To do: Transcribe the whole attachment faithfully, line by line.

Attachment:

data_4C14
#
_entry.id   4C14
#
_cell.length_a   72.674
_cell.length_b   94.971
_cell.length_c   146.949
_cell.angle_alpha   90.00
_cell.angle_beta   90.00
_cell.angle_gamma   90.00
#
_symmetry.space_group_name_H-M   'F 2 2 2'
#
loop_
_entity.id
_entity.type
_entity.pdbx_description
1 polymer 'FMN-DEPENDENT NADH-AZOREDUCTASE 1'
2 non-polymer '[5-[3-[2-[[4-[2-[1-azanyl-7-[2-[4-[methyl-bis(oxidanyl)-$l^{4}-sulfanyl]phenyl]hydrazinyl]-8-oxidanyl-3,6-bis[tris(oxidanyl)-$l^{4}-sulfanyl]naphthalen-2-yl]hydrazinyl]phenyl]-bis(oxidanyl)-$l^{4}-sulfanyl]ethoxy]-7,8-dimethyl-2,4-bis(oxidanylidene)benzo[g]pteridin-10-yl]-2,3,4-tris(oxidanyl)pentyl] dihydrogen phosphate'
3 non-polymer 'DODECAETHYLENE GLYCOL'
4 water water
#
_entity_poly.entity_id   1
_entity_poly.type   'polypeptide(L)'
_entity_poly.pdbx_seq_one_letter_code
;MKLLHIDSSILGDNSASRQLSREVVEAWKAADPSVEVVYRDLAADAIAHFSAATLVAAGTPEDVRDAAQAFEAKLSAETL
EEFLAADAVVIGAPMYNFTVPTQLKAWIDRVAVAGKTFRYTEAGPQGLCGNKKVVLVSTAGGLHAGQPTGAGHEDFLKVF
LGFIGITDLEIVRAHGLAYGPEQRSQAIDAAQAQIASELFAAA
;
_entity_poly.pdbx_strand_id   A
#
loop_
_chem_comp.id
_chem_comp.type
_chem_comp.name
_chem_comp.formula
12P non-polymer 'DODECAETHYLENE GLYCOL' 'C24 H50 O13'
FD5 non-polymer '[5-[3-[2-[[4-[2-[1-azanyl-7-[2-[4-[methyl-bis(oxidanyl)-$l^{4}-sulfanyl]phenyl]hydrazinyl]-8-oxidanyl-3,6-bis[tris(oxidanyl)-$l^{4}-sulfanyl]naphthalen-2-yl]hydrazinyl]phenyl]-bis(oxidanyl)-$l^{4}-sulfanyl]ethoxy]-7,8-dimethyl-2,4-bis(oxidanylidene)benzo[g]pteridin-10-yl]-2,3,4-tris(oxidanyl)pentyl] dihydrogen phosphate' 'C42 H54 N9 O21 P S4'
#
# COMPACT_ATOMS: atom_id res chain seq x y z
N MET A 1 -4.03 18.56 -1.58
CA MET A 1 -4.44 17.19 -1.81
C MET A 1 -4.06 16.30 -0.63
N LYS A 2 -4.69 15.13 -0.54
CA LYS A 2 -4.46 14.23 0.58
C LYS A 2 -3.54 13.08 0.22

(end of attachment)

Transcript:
data_4C14
#
_entry.id   4C14
#
_cell.length_a   72.674
_cell.length_b   94.971
_cell.length_c   146.949
_cell.angle_alpha   90.00
_cell.angle_beta   90.00
_cell.angle_gamma   90.00
#
_symmetry.space_group_name_H-M   'F 2 2 2'
#
loop_
_entity.id
_entity.type
_entity.pdbx_description
1 polymer 'FMN-DEPENDENT NADH-AZOREDUCTASE 1'
2 non-polymer '[5-[3-[2-[[4-[2-[1-azanyl-7-[2-[4-[methyl-bis(oxidanyl)-$l^{4}-sulfanyl]phenyl]hydrazinyl]-8-oxidanyl-3,6-bis[tris(oxidanyl)-$l^{4}-sulfanyl]naphthalen-2-yl]hydrazinyl]phenyl]-bis(oxidanyl)-$l^{4}-sulfanyl]ethoxy]-7,8-dimethyl-2,4-bis(oxidanylidene)benzo[g]pteridin-10-yl]-2,3,4-tris(oxidanyl)pentyl] dihydrogen phosphate'
3 non-polymer 'DODECAETHYLENE GLYCOL'
4 water water
#
_entity_poly.entity_id   1
_entity_poly.type   'polypeptide(L)'
_entity_poly.pdbx_seq_one_letter_code
;MKLLHIDSSILGDNSASRQLSREVVEAWKAADPSVEVVYRDLAADAIAHFSAATLVAAGTPEDVRDAAQAFEAKLSAETL
EEFLAADAVVIGAPMYNFTVPTQLKAWIDRVAVAGKTFRYTEAGPQGLCGNKKVVLVSTAGGLHAGQPTGAGHEDFLKVF
LGFIGITDLEIVRAHGLAYGPEQRSQAIDAAQAQIASELFAAA
;
_entity_poly.pdbx_strand_id   A
#
loop_
_chem_comp.id
_chem_comp.type
_chem_comp.name
_chem_comp.formula
12P non-polymer 'DODECAETHYLENE GLYCOL' 'C24 H50 O13'
FD5 non-polymer '[5-[3-[2-[[4-[2-[1-azanyl-7-[2-[4-[methyl-bis(oxidanyl)-$l^{4}-sulfanyl]phenyl]hydrazinyl]-8-oxidanyl-3,6-bis[tris(oxidanyl)-$l^{4}-sulfanyl]naphthalen-2-yl]hydrazinyl]phenyl]-bis(oxidanyl)-$l^{4}-sulfanyl]ethoxy]-7,8-dimethyl-2,4-bis(oxidanylidene)benzo[g]pteridin-10-yl]-2,3,4-tris(oxidanyl)pentyl] dihydrogen phosphate' 'C42 H54 N9 O21 P S4'
#
# COMPACT_ATOMS: atom_id res chain seq x y z
N MET A 1 -4.03 18.56 -1.58
CA MET A 1 -4.44 17.19 -1.81
C MET A 1 -4.06 16.30 -0.63
N LYS A 2 -4.69 15.13 -0.54
CA LYS A 2 -4.46 14.23 0.58
C LYS A 2 -3.54 13.08 0.22